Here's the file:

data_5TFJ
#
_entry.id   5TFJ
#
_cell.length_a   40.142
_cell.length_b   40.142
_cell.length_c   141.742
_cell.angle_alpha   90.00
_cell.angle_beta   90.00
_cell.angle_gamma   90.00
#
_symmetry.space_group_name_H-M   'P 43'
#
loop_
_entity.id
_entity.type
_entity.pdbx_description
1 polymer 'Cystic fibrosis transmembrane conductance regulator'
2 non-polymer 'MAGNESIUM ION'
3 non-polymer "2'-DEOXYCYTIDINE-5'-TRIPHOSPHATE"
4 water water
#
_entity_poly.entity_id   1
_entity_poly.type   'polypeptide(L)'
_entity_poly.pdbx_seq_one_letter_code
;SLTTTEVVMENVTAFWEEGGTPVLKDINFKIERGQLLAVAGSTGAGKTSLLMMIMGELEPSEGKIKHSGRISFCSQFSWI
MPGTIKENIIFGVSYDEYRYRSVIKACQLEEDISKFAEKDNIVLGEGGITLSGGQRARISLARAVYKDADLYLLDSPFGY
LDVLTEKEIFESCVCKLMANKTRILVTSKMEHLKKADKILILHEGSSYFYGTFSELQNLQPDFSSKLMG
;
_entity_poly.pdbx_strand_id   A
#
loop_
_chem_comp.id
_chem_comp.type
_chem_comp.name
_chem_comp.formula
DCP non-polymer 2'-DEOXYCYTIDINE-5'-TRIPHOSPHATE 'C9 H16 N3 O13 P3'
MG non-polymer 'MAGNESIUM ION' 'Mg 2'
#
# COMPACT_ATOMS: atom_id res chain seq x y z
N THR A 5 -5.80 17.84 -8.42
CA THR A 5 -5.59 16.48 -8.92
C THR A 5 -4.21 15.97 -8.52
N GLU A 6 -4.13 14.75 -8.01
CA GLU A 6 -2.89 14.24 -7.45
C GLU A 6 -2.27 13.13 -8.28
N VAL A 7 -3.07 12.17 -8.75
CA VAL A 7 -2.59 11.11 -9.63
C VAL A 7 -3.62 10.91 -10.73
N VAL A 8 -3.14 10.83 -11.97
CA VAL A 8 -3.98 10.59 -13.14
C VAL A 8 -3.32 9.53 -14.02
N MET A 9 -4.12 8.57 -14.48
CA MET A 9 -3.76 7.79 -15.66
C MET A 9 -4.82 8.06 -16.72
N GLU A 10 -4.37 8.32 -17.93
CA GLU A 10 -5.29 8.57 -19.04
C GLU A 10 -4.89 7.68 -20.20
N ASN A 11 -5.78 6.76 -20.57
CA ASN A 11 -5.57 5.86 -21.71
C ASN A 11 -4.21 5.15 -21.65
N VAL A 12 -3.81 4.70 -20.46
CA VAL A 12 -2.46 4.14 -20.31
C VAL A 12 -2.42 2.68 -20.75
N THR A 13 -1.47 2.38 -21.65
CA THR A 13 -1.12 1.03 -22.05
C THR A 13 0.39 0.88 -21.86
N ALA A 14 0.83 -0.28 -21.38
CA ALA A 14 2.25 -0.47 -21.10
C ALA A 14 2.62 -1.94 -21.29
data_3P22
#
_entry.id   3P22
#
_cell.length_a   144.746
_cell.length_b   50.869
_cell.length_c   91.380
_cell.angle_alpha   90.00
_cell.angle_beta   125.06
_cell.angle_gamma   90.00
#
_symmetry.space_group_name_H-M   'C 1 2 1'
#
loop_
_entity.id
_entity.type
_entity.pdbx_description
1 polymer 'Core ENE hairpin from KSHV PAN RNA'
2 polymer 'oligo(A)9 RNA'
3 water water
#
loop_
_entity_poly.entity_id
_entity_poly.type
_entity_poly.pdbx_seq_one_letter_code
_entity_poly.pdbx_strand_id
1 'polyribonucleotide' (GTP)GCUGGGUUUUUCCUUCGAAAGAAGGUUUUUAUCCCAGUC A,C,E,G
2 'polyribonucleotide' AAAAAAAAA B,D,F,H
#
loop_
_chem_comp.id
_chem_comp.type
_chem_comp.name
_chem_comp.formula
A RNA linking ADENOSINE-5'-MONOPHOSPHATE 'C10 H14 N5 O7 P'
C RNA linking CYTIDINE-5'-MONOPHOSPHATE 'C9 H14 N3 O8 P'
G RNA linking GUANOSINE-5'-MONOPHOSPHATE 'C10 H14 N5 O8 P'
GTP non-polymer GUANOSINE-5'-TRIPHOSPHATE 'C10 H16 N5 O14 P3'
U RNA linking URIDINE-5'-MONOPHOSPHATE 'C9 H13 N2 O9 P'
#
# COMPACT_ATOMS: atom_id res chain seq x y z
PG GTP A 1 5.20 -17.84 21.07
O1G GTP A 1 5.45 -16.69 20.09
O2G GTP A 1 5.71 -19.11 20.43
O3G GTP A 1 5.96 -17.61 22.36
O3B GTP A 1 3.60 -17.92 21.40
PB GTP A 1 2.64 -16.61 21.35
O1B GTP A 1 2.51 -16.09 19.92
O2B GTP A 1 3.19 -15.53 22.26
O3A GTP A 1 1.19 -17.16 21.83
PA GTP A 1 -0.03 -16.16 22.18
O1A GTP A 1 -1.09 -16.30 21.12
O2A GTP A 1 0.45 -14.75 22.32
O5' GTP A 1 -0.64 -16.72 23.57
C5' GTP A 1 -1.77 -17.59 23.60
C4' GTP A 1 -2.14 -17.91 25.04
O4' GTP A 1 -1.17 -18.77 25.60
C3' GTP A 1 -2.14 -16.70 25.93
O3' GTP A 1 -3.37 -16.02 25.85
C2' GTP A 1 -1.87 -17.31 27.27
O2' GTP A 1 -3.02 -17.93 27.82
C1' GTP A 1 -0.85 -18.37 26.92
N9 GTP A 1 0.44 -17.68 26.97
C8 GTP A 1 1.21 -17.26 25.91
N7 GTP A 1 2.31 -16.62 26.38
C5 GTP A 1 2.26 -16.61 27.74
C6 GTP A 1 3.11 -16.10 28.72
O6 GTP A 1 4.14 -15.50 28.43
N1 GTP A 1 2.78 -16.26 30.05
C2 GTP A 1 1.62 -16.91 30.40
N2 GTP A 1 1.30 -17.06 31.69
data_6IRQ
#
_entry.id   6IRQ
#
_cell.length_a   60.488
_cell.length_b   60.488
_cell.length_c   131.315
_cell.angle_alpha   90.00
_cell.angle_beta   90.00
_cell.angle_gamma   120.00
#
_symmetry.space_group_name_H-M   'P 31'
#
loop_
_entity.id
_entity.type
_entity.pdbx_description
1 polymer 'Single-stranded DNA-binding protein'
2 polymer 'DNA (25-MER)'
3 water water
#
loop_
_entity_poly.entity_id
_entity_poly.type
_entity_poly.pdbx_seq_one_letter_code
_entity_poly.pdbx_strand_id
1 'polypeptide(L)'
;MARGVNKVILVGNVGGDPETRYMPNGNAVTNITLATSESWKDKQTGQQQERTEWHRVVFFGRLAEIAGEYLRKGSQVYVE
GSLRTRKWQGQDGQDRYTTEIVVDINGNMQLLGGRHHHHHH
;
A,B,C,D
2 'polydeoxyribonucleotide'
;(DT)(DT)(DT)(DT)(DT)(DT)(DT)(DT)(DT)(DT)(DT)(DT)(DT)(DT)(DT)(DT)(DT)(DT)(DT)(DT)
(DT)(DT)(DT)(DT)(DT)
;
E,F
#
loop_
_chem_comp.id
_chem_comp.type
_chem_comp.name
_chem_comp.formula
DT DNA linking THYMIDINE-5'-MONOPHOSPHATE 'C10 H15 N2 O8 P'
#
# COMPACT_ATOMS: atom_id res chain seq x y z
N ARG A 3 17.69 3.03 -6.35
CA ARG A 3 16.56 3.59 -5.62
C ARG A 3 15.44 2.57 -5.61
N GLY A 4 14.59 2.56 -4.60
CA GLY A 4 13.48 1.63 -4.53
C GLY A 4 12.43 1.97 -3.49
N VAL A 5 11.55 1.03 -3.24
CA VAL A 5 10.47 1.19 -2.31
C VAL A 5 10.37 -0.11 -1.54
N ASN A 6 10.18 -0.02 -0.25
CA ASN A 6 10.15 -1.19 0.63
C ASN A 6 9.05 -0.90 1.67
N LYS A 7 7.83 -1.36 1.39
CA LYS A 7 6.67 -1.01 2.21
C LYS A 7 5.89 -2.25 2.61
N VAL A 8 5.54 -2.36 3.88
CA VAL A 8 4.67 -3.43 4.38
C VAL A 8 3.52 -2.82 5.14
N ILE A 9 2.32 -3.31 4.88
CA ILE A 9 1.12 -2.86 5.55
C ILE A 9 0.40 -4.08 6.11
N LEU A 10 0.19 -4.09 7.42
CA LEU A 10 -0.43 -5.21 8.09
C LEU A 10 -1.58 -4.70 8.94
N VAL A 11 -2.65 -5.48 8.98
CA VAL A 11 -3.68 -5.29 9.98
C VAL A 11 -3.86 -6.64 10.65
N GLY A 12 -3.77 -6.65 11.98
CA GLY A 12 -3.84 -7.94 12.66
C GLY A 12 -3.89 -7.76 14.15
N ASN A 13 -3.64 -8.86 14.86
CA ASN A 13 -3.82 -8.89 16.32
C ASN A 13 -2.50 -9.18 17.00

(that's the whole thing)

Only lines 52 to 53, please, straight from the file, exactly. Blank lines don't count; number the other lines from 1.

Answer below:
C VAL A 8 -3.32 9.53 -14.02
N MET A 9 -4.12 8.57 -14.48